The Charlie Creek basin was studied from April 2004 to December 2005 to better understand how groundwater levels in the underlying aquifers and storage and overflow of water from headwater wetlands preserve the streamflows exiting this least-developed tributary basin of the Peace River watershed. The hydrogeologic framework, physical characteristics, and streamflow were described and quantified for five subbasins of the 330-square mile Charlie Creek basin, allowing the contribution of its headwaters area and tributary subbasins to be separately quantified. A MIKE SHE model simulation of the integrated surface-water and groundwater flow processes in the basin was used to simulate daily streamflow observed over 21 months in 2004 and 2005 at five streamflow stations, and to quantify the monthly and annual water budgets for the five subbasins including the changing amount of water stored in wetlands. Groundwater heads were mapped in Zone 2 of the intermediate aquifer system and in the Upper Floridan aquifer, and were used to interpret the location of artesian head conditions in the Charlie Creek basin and its relation to streamflow. Artesian conditions in the intermediate aquifer system induce upward groundwater flow into the surficial aquifer and help sustain base flow which supplies about two-thirds of the streamflow from the Charlie Creek basin. Seepage measurements confirmed seepage inflow to Charlie Creek during the study period.
The upper half of the basin, comprised largely of the Upper Charlie Creek subbasin, has lower runoff potential than the lower basin, more storage of runoff in wetlands, and periodically generates no streamflow. Artesian head conditions in the intermediate aquifer system were widespread in the upper half of the Charlie Creek basin, preventing downward leakage from expansive areas of wetlands and enabling them to act as headwaters to Charlie Creek once their storage requirements were met. Currently, the dynamic balance between wetland storage, rainfall-runoff processes, and groundwater-level differences in the upper basin allow it to generate approximately half of the streamflow from the Charlie Creek basin. Therefore, future development in the upper basin that would alter the hydraulic connectivity of wetlands during high flow conditions or expand recharging groundwater conditions could substantially affect streamflow in Charlie Creek. LIDAR (Light detection and ranging) based topographic maps and integrated modeling results were used to quantify the water stored in wetlands and other topographic depressions, and to describe the network of shallow stream channels connecting wetlands to Charlie Creek and its tributaries over distances of several thousand feet. Peak flows at all but one streamflow station were underpredicted in MIKE SHE simulations, possibly because the hydraulics of surface channels connecting wetlands to stream channels were not explicitly simulated in the model. Explicitly simulating the smaller channels connecting wetlands and stream channels should improve the ability of future watershed models to simulate peak flows in streams with headwater wetlands.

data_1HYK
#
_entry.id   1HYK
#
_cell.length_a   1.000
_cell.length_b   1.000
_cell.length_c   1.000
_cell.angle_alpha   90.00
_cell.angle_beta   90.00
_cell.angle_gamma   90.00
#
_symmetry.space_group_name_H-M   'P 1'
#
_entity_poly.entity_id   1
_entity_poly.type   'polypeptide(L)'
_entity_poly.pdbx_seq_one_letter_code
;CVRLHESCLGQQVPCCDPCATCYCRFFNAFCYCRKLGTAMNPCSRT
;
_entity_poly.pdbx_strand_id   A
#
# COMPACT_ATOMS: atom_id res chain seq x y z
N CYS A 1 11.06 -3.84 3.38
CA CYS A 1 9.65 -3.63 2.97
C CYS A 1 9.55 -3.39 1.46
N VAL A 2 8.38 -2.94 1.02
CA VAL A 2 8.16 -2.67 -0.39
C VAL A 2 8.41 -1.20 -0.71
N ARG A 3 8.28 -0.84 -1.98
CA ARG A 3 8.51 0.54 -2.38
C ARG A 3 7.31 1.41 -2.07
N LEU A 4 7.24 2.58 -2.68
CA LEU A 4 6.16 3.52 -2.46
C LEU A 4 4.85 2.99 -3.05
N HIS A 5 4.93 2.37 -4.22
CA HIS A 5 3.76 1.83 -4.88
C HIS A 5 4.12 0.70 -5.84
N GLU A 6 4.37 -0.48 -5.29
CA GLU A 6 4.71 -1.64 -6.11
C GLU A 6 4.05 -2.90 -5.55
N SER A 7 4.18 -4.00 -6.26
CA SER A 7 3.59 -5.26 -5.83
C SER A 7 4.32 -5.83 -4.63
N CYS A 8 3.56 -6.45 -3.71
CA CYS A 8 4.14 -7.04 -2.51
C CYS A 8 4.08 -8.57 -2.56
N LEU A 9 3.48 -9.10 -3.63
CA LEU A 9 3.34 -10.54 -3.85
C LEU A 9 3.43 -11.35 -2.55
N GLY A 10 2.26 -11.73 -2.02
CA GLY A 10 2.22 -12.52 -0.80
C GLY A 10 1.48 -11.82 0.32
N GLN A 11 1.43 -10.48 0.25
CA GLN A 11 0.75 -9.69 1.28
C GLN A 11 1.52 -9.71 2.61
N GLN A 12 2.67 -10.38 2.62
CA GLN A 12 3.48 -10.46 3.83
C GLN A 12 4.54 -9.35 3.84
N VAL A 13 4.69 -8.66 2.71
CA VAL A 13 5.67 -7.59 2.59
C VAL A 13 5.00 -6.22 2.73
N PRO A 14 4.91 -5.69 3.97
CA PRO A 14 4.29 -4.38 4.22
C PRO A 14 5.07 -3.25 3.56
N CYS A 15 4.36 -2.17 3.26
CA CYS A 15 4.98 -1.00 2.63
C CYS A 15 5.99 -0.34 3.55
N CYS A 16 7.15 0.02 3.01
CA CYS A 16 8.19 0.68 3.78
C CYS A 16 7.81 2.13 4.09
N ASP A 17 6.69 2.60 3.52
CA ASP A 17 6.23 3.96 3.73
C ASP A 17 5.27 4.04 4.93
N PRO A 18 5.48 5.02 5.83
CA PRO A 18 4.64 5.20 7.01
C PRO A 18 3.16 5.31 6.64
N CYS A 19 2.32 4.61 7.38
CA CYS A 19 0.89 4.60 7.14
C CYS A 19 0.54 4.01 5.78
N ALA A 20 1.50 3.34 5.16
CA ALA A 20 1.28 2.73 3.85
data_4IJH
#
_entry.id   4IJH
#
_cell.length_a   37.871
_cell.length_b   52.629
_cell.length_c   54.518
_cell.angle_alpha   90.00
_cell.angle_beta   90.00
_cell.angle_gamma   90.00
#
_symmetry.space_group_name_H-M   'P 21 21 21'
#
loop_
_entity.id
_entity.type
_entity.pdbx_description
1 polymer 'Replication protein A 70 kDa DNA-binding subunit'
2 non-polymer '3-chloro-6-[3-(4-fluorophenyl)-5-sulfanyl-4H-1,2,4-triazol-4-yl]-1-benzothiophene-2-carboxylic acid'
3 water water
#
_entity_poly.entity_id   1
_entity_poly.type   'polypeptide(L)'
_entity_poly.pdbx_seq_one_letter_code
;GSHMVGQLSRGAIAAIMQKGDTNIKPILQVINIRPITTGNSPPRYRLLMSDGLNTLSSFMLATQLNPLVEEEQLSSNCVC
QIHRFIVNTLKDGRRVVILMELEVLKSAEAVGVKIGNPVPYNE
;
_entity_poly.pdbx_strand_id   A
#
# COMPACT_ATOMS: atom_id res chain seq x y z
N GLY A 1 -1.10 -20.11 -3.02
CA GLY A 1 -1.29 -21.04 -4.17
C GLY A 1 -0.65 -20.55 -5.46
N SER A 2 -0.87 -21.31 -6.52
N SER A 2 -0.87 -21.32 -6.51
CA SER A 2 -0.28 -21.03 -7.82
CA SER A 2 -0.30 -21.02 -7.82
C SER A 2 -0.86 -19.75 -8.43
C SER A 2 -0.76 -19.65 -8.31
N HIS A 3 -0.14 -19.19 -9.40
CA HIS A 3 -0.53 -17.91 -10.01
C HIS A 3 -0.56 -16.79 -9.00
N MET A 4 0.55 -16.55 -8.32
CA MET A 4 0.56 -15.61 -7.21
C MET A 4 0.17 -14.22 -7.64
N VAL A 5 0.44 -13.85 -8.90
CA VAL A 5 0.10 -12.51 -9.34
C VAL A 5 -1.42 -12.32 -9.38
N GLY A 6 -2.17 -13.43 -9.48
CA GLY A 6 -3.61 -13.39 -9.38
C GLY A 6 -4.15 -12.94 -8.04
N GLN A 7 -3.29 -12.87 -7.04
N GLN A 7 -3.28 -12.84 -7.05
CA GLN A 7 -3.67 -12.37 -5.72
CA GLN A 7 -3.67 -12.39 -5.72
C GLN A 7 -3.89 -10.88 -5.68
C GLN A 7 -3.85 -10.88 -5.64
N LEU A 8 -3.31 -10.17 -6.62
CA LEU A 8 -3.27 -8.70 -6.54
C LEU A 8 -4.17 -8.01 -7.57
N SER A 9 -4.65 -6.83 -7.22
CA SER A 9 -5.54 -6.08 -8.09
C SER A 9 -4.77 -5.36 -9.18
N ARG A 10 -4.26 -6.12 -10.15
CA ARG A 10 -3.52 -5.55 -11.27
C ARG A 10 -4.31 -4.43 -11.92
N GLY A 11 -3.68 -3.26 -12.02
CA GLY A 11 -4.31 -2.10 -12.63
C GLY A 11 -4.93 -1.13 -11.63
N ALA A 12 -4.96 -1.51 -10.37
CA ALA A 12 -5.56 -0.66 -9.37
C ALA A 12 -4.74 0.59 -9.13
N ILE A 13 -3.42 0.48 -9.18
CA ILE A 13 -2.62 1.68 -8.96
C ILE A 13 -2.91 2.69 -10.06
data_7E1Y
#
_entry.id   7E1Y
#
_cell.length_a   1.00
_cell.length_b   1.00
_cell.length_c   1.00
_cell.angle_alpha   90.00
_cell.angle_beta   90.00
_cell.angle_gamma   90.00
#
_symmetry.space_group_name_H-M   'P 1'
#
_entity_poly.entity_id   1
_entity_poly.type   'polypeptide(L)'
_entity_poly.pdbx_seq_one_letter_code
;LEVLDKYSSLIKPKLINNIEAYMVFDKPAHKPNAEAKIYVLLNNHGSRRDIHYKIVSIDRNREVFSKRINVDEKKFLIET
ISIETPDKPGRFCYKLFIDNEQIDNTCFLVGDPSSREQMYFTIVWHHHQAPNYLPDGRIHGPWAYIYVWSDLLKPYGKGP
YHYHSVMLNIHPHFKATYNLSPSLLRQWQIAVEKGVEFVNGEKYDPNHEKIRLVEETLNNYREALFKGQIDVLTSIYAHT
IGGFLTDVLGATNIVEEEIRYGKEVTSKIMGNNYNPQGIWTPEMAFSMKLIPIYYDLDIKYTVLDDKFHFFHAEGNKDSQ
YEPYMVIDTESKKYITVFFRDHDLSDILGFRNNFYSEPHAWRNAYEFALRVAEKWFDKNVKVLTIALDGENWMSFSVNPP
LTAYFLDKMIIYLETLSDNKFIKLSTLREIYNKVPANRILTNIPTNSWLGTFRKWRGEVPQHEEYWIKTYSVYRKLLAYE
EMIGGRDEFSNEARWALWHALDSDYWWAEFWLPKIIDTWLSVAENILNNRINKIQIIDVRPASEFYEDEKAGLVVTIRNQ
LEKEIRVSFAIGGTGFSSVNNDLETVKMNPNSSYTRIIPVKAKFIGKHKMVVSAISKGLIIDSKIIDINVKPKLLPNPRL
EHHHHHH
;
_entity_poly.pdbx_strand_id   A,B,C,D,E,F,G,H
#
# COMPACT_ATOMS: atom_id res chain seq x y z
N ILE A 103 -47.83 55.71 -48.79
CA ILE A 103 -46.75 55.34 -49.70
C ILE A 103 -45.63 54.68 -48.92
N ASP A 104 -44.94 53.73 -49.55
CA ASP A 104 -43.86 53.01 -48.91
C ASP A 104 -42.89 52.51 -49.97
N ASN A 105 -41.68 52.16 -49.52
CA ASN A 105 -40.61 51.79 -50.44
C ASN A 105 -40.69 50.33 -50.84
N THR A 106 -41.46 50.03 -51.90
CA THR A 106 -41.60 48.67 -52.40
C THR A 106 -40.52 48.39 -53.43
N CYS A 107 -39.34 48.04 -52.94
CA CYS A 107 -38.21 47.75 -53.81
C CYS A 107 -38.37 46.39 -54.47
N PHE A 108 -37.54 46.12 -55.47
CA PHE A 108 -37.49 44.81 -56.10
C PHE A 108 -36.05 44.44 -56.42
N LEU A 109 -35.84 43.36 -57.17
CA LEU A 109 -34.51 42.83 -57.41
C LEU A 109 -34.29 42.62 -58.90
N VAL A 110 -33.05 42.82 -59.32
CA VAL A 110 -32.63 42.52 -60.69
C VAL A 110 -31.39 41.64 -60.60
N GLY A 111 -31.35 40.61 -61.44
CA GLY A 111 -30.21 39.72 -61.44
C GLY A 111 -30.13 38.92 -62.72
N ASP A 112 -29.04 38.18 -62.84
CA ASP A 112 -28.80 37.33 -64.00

The runoff potential was greater in the lower half of the Charlie Creek basin than in the upper half, and the streambed of Charlie Creek had greater potential to both directly gain streamflow from groundwater and lose streamflow to groundwater. Charlie Creek is more incised into the surficial aquifer in the lower basin than in the upper basin, and the streambed intersects the top of the intermediate aquifer system at two known locations. Groundwater levels in the intermediate aquifer system varied widely in the lower half of the basin from artesian conditions inducing upward flow toward the surficial aquifer and streams, to recharging conditions allowing downward flow and stream leakage. Recharge areas were greatest in May 2004 when rainfall was at a seasonal low and irrigation pumping was at a seasonal high. Recharge conditions